JURISDICTION from: Judicial Conduct Board DOCKET NO. 16.004
above-entitled cause, the Clerk will enter:
1. Pursuant to Rule 10(3) of the Rules of Supreme Court for
Disciplinary Control of Judges, we hereby order that
respondent be immediately and permanently suspended from
judicial office and prohibited from holding judicial office
in Vermont in the future. Upon review of the Judicial Conduct
Board's decision, the Court orders review on its own
motion, adopts the Judicial Conduct Board's decision in
its entirety as a final order of this Court, waives briefing
and oral argument, and orders that the decision be published
in the Vermont Reports.
to Rule 10 of the Rules of Supreme Court for Disciplinary
Control of Judges, the Judicial Conduct Board (the Board or
JCB) issues the following disposition report.
primary purpose of judicial discipline is to 'protect the
public, ensure the evenhanded administration of justice, and
preserve and enhance public confidence in the integrity and
fairness of the justice system.'" In re
Balivet, 2014 VT 41, ¶ 39, 196 Vt. 425 (quoting
In re O'Dea, 159 Vt. 590 (1993)). Pursuant to
that purpose, the Board must remove from the Bench those
individuals found to be unfit for judicial service. Fitness
for service requires not only a knowledge of the law, but
also the utmost in integrity. To maintain public confidence
in the Judiciary, a judge must demonstrate honesty, candor,
and the commitment to ethical principles both on and off the
matter was initiated based on media reports of allegations
that former assistant judge Paul Kane may have engaged in improper
conduct regarding the assets of his uncle's wife,
Katherine "Kay" Tolaro. On February 22, 2016, the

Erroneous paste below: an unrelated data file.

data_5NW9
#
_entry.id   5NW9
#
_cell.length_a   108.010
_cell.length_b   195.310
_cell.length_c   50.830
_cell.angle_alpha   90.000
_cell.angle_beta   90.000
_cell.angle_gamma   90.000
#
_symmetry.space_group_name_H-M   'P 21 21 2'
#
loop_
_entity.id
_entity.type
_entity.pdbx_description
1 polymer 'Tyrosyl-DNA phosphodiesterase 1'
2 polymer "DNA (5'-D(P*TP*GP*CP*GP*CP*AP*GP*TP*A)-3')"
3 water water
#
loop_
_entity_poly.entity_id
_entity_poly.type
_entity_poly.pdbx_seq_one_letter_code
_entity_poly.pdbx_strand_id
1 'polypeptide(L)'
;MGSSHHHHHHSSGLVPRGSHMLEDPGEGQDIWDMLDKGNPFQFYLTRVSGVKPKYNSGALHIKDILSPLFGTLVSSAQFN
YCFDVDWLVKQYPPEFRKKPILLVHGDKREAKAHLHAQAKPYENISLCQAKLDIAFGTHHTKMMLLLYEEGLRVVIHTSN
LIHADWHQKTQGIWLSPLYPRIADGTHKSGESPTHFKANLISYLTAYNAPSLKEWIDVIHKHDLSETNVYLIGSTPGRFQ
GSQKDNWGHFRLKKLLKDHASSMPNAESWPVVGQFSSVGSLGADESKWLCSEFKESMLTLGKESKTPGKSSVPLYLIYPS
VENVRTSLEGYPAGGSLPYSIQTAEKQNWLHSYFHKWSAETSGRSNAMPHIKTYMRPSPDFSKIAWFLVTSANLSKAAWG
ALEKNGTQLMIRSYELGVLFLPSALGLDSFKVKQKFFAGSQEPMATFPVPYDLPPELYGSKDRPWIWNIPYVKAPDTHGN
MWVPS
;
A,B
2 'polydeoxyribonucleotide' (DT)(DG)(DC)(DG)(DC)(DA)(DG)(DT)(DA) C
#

Board initiated an investigation into these allegations. On
February 25, 2016, Mr. Kane agreed to step down from his
position during the pendency of the investigation. After the
Board's initial inquiry pursuant to the Rules of Supreme
Court for Disciplinary Control of Judges (hereinafter
R.S.C.D.C.J.) 7(1), Attorney Ian P. Carleton was appointed to
serve as Special Counsel to investigate the matter further.
Attorney Carleton filed a formal complaint on June 27, 2016,
alleging that Mr. Kane violated several Canons of the Vermont
Code of Judicial Conduct. Mr. Kane retained Attorney Melvin
Fink as his counsel and filed his answer on July 26, 2016.
The Board held an evidentiary hearing on March 20-22, 2017.
Alleged to have been Violated
complaint asserts that Mr. Kane violated Canons 1, 2A, 4A(2),
and 5B(2) based on the following allegations:
not uphold the integrity of the Judiciary and participate in
maintaining high standards of conduct as evidenced by:
1. His collecting and depositing into his personal bank
account certain payments on loans that were made with Ms.
Tolaro's money, as well as his continued management of
the loans, including negotiating the forgiveness of the
remainder of the loans, even though he did not have legal
authority to do so;
2. His failure to provide entirely truthful testimony at a
court hearing when he indicated that at least one of the
loans was made with his money, even though it was actually
Ms. Tolaro's money he used for the loans;
3. His filing of a facially implausible claim against Ms.
4. His continued use of Ms. Tolaro's funds after her